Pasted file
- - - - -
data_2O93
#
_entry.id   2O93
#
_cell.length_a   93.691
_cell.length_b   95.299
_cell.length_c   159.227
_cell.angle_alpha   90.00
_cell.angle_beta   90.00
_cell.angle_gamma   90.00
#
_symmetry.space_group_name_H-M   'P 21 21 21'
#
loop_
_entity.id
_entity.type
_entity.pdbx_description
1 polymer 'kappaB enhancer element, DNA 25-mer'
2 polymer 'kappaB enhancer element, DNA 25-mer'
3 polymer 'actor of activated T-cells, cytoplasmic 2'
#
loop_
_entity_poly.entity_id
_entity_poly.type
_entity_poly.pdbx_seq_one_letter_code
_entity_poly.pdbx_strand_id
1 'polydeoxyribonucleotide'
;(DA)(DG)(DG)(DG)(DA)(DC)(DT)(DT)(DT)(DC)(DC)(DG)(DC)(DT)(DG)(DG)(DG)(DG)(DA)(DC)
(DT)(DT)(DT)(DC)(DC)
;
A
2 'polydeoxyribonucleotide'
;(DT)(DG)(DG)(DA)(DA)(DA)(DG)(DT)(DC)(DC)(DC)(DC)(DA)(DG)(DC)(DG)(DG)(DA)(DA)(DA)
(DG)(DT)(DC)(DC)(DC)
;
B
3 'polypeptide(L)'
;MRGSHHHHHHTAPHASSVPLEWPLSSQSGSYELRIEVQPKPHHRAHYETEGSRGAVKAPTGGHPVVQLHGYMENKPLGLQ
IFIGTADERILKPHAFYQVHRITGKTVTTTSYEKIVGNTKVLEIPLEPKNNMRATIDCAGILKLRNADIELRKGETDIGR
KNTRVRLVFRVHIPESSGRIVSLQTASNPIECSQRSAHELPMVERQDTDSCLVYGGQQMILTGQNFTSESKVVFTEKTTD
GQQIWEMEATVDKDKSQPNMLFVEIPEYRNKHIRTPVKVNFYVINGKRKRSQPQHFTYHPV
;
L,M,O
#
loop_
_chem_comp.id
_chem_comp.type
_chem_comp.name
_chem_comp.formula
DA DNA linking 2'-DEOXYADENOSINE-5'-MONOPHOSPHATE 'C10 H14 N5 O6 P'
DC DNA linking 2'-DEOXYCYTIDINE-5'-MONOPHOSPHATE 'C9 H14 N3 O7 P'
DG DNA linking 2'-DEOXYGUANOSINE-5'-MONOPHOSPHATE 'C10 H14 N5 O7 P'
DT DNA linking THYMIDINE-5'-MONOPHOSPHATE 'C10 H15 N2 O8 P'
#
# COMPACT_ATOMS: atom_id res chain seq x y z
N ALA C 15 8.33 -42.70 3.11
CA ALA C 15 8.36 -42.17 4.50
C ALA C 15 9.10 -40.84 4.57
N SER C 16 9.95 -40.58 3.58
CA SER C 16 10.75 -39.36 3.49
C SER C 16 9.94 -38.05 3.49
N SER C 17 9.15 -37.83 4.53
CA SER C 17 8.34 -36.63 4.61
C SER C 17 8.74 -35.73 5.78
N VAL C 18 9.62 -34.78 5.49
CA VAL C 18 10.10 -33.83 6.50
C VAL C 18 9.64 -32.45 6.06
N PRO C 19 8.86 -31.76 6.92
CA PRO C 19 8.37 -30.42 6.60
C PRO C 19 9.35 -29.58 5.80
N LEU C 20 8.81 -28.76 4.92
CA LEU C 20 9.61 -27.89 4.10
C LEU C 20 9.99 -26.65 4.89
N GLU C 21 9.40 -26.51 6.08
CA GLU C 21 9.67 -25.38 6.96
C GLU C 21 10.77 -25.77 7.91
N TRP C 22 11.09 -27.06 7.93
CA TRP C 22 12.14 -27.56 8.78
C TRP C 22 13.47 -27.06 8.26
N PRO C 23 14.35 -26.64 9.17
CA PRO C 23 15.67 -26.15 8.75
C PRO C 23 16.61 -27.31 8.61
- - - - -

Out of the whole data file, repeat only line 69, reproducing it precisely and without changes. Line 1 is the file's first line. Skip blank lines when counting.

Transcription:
CA PRO C 19 8.37 -30.42 6.60